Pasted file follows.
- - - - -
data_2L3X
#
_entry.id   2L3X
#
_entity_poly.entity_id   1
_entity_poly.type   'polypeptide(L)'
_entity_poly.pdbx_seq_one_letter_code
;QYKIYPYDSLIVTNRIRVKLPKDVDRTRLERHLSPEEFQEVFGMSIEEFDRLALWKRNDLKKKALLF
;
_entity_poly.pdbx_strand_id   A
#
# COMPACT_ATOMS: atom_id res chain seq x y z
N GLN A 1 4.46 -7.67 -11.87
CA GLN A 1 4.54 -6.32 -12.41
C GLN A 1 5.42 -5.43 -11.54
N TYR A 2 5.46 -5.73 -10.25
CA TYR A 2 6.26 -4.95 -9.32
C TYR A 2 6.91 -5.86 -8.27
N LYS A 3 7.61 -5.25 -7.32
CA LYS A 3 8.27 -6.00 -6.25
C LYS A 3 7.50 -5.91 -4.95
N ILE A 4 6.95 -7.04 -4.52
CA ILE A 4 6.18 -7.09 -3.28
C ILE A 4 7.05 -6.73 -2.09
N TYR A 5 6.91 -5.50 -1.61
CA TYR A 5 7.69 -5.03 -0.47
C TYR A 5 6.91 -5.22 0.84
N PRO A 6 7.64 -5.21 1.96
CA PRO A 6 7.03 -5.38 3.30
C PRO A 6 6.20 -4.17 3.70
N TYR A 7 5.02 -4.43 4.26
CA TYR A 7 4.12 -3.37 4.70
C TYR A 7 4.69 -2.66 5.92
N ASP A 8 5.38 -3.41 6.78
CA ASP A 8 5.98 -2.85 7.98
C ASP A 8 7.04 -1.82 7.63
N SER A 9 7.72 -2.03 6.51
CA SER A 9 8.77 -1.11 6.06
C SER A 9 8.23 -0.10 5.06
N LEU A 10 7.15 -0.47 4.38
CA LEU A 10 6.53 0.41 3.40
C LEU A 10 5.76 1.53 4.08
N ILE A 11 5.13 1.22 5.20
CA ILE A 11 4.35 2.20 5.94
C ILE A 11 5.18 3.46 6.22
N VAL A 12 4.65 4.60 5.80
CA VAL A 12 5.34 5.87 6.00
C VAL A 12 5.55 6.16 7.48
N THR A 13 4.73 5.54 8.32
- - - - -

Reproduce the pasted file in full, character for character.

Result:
data_2L3X
#
_entry.id   2L3X
#
_entity_poly.entity_id   1
_entity_poly.type   'polypeptide(L)'
_entity_poly.pdbx_seq_one_letter_code
;QYKIYPYDSLIVTNRIRVKLPKDVDRTRLERHLSPEEFQEVFGMSIEEFDRLALWKRNDLKKKALLF
;
_entity_poly.pdbx_strand_id   A
#
# COMPACT_ATOMS: atom_id res chain seq x y z
N GLN A 1 4.46 -7.67 -11.87
CA GLN A 1 4.54 -6.32 -12.41
C GLN A 1 5.42 -5.43 -11.54
N TYR A 2 5.46 -5.73 -10.25
CA TYR A 2 6.26 -4.95 -9.32
C TYR A 2 6.91 -5.86 -8.27
N LYS A 3 7.61 -5.25 -7.32
CA LYS A 3 8.27 -6.00 -6.25
C LYS A 3 7.50 -5.91 -4.95
N ILE A 4 6.95 -7.04 -4.52
CA ILE A 4 6.18 -7.09 -3.28
C ILE A 4 7.05 -6.73 -2.09
N TYR A 5 6.91 -5.50 -1.61
CA TYR A 5 7.69 -5.03 -0.47
C TYR A 5 6.91 -5.22 0.84
N PRO A 6 7.64 -5.21 1.96
CA PRO A 6 7.03 -5.38 3.30
C PRO A 6 6.20 -4.17 3.70
N TYR A 7 5.02 -4.43 4.26
CA TYR A 7 4.12 -3.37 4.70
C TYR A 7 4.69 -2.66 5.92
N ASP A 8 5.38 -3.41 6.78
CA ASP A 8 5.98 -2.85 7.98
C ASP A 8 7.04 -1.82 7.63
N SER A 9 7.72 -2.03 6.51
CA SER A 9 8.77 -1.11 6.06
C SER A 9 8.23 -0.10 5.06
N LEU A 10 7.15 -0.47 4.38
CA LEU A 10 6.53 0.41 3.40
C LEU A 10 5.76 1.53 4.08
N ILE A 11 5.13 1.22 5.20
CA ILE A 11 4.35 2.20 5.94
C ILE A 11 5.18 3.46 6.22
N VAL A 12 4.65 4.60 5.80
CA VAL A 12 5.34 5.87 6.00
C VAL A 12 5.55 6.16 7.48
N THR A 13 4.73 5.54 8.32